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Mendy Smith

Who Was She Anyway?

April 30, 2008 at 6:00 AM

After some comments I recieved on the Rebecca Clarke Sonata recording, I realized that I really did not understand her as a person, composer nor violist. This understanding is I now realized is critical to be able to play any piece by any composer well.

After some research, this is what I discovered and interpreted:

Rebecca Clarke's Sonata was "re-discovered" in 1976, the same year my little sister was born, and two years before I picked up the viola for the first time. She passed away the year after I began learning how to play this behemoth of an instrument.

She had a difficult relationship (understatement of the year) with her father and was kicked out of the house (and moved herself out of the country) just years before she composed this piece. She composed this piece a year after WWI was over. Being bilingual with German must have been difficult during WWI. This was also the time when women finally won the right to vote, and large numbers of women finally entered the work-force for the first time. The beginnings of the "woman's rights movement". She suffered from Dysthymia, "a mood disorder characterized by chronic mildly depressed or irritable mood often accompanied by other symptoms such as eating and sleeping disturbances, fatigue, and poor self-esteem".

It seems that she struggled to be recognized as a serious musician and composer for her entire life. I found a quote from her in 1977 that reads "I take this opportunity to emphasize that I do indeed exist... and that my Viola Sonata is my own unaided work!" This speaks volumes to her challenges to be recognized as a legitimate composer, even in 1977 after her music was "re-discovered".

What I'm starting to understand is why this piece jumps from an agressive to an almost submissive tone and back again. I think that some of this may be from her own questions in her role as a woman in society, as a serious musician & composer, her dysthymia, the events happening in the world during the time this piece was composed, and her own troubled life before moving to the US.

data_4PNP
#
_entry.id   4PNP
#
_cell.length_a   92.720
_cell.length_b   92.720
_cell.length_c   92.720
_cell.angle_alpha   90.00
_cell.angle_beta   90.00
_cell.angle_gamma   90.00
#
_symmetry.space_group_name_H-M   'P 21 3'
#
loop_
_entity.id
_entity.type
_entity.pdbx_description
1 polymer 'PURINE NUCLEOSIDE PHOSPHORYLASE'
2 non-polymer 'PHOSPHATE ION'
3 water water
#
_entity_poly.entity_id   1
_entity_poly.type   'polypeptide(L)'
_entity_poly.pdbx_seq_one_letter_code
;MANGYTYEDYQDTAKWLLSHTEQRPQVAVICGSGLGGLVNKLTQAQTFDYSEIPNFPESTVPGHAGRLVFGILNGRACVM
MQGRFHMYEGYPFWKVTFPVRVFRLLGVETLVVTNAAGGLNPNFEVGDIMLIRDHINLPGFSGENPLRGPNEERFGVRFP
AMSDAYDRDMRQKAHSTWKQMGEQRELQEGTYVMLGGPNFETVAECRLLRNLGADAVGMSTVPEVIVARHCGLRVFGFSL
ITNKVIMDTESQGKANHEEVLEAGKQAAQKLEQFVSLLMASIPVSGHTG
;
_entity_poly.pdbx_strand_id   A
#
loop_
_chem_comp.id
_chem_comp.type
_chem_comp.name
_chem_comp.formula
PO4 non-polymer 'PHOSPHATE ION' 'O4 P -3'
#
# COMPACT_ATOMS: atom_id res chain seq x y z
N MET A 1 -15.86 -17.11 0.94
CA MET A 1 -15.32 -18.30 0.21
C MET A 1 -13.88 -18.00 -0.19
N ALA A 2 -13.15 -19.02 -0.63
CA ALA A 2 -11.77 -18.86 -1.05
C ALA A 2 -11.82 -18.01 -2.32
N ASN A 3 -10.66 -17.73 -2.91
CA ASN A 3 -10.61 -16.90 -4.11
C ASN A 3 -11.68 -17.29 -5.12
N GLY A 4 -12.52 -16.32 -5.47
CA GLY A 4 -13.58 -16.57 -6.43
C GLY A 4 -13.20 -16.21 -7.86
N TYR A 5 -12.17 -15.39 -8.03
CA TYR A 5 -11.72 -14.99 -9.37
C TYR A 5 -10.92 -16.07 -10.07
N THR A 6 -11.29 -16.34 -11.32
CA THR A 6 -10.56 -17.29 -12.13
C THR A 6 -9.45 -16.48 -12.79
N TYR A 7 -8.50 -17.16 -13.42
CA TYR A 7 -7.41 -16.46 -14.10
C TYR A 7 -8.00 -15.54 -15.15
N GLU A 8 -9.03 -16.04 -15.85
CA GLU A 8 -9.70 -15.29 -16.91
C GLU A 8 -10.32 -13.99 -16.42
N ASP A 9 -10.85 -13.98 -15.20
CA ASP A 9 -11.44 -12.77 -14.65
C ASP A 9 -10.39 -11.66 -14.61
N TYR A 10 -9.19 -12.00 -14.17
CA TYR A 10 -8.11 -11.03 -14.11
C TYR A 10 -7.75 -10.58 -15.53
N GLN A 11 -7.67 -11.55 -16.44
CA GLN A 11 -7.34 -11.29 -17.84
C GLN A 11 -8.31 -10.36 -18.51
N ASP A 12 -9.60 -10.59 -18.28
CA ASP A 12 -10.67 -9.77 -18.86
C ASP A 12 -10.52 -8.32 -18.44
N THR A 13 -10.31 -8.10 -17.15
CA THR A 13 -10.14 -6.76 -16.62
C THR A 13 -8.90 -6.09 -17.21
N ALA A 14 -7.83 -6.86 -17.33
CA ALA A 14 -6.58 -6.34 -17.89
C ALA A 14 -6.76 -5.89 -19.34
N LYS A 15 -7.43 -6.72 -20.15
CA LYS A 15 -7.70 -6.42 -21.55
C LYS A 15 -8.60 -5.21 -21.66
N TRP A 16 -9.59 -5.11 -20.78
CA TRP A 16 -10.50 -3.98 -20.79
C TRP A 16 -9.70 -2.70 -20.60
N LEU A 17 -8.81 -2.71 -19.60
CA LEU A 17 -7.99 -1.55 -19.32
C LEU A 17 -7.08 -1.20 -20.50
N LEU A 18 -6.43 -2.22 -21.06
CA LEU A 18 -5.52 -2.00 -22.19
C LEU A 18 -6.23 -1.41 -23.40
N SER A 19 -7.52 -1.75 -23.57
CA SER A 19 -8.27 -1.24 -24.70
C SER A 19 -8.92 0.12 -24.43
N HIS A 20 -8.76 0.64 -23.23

The piece starts "Impetuoso", very much "in-your-face" like she has something to prove to the world. A "here I am, take notice of me!" statement, broken up by "even though you now know that I exist, I am still a mystery to you". On the second page there seems to be a theme of extreme unhappiness before she explodes once again in apparent frustrations. She repeats the same mix of emotions on page 3. Then on page 4, the tone changes radically. The piano and viola parts seem to switch roles to some extent. The viola plays a series of 32nd note arpeggios of sorts, still quite mysterious. The first movement ends with a lingering memory of the sadness of the piece.

It is like there is this radical emotional shift between pent-up anger, depression and wishful thinking that she doesn't truly believe will ever really come to realization.

I think I'm starting to "get it". What is even more scary is that I can relate to this maybe a little too well.

From Karen Allendoerfer
Posted on April 30, 2008 at 11:13 AM
Have you seen this link? http://www.rebeccaclarke.org/
From Mendy Smith
Posted on May 1, 2008 at 6:37 AM
Karen - Yes I have. It also turns out that my teacher met her nephew (I think that is the right relation) at the last viola congress. Anyway, her living relative spoke quite a bit about her life and experiences. Joel is disappointed that she stopped composing after she got married in the early'40's. Her music is quite comfortable to play on the viola, unlike many other composers. It makes sense since she was primarily a violist.
From Karen Allendoerfer
Posted on May 1, 2008 at 10:33 AM
If you see the piece as expressing pent-up anger and depression how does that affect your approach to it? Sometimes I'm not sure I want to get inside those kinds of emotions. (Other times a piece will speak to where I'm at)

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